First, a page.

In 2018 I set up Autact Theatre CIC and we took The Duck on the road. When you grow up not knowing you are autistic, you grow up alone. Deep down there is still an embedded, ‘What if?’ What if it’s just you? What if you’re not even a proper autistic person? What if you’re just all alone? What if I put my mind on stage and everyone sneers and says, ‘That’s just you,’ what then?

That first night was the most terrifying. As I sat at the back of the theatre, watching the audience, listening tensely for the laughter to the jokes I had put in for everyone, and to the jokes that I’d put in just for the autistic audience. It came. At the end of the show an autistic woman came up to me and said simply, ‘You put me on stage,’ and that was enough. That was the only review I would ever need.

We continued to tour around the UK until March 2020. We had gone from performing to audiences of twenty or so, to selling out venues wherever we went. We won Pick of the Fringe and had glowing reviews. We’d been invited to perform at conferences about Neurodiversity, and filled the stands with experts and autistics. I met so many wonderful autistic people who took the time to tell me their own stories after the performances had ended. It was an exhausting, stressful, incredible time.

It was March 7th 2020 and the final tour date of our Winter tour. We were in Sheffield and there was an unspoken atmosphere in the air. Our sold out audience sat knee to knee and you felt the tension ripple through the audience when someone coughed. It was an incredible night, Lucy was sublime, she completely embodied who she was on that stage and she communicated so clearly exactly what it was I was trying to say. I had taken over running the theatre company in 2019 and this closing night would give me a few weeks respite before I began the marketing for the Summer tour which would culminate in a full month’s run at the Edinburgh Fringe, where I was hoping to find a producer that would mean I could step back from running the company and spend more time writing.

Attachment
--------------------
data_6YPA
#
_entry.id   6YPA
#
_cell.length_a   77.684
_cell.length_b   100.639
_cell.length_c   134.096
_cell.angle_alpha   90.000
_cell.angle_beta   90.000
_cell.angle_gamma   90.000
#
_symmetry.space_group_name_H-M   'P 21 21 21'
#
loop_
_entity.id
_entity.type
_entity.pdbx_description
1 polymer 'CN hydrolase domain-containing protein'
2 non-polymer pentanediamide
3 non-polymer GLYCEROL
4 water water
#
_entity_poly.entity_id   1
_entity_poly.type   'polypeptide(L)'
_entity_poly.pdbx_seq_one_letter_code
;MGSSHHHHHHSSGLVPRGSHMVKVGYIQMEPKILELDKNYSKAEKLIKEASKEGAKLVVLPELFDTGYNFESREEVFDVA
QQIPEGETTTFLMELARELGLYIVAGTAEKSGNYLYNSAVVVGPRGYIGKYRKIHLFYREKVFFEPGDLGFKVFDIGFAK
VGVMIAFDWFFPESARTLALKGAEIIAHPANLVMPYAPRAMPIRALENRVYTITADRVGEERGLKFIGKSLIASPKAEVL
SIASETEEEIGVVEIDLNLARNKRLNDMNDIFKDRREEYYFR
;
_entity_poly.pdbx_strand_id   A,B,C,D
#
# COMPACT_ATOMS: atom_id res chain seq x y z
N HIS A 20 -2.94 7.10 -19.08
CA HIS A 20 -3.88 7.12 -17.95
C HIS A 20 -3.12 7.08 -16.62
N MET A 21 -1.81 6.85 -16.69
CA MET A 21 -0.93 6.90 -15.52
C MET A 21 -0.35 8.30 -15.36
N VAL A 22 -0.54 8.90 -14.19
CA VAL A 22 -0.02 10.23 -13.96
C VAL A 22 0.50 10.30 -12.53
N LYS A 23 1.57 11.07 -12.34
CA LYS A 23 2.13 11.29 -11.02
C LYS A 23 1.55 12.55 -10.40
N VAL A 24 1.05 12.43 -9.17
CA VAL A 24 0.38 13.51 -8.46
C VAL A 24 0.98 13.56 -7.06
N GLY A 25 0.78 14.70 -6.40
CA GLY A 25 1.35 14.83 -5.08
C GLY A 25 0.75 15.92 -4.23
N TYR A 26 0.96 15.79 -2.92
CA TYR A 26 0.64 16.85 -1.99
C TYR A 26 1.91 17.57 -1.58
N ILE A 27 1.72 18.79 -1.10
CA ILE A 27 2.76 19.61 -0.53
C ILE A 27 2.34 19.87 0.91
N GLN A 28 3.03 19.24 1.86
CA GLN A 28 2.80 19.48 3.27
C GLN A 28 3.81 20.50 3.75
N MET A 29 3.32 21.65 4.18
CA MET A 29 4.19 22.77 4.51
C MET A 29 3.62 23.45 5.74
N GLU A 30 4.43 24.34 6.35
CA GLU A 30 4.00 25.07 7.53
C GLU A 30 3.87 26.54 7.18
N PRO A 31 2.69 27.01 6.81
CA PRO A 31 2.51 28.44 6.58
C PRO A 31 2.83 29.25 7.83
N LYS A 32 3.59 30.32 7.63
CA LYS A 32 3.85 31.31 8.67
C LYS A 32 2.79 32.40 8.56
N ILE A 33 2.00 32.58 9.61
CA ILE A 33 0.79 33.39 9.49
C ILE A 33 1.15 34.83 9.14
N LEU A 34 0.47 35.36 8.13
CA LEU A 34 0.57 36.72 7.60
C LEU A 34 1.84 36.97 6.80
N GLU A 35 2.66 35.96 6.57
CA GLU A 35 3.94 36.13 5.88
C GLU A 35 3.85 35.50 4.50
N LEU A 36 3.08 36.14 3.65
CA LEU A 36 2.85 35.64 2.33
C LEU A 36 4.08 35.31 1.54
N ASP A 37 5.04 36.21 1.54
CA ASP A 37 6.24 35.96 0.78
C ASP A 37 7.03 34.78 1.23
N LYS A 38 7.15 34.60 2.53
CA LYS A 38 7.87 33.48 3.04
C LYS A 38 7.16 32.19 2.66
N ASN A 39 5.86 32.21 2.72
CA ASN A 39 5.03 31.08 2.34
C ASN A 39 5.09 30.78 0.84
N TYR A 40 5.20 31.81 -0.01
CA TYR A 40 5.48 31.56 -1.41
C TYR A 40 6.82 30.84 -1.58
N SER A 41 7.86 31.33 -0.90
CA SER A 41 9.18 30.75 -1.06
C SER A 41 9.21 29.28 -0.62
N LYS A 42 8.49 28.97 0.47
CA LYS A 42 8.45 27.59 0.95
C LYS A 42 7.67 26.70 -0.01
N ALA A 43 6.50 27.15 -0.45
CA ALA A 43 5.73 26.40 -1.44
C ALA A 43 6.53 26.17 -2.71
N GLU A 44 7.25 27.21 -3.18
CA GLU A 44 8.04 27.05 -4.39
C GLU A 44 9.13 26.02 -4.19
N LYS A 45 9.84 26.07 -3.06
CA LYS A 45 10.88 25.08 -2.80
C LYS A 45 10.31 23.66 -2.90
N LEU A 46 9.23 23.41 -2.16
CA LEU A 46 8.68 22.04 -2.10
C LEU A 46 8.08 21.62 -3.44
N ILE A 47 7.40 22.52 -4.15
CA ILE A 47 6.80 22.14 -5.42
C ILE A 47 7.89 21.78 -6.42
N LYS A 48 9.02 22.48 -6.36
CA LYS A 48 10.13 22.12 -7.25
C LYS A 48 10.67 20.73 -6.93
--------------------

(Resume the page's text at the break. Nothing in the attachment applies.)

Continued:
That’s when the global pandemic stopped us in our tracks and it all came tumbling down.

Photo of a young white woman swimming with her fingers and holding her knee whilst sat on a chair gazing off into the distance
Lucy Theobald as The Duck

It was at this point that I released an Audio Version of The Duck available to anyone on a pay-as-you-feel basis, as I knew that like me, so many people found themselves out of work in a whole new world of lockdowns and restrictions.

Sadly Autact Theatre CIC is on what might end up being a permanent hiatus. I have had to find work in new areas and this has meant that I simply do not have the time to produce more productions of The Duck at the moment.

It was an incredibly painful decision to make as I had never before had the privilege of connecting with so many people from so many different walks of life, but I know that it’s the right decision for me. If the years have taught me anything, it’s that I cannot do everything and I have to balance my life and how I work, with all the things I would love to be doing.

But I also wanted to let The Duck keep swimming, in its own way and in its own time, and so I’ve made the Audio Recording available here, alongside a Kindle publication of the play itself. Self-publishing is the most accessible option for me at the moment as I don’t have anything spare to chase more, but that doesn’t mean it will never happen.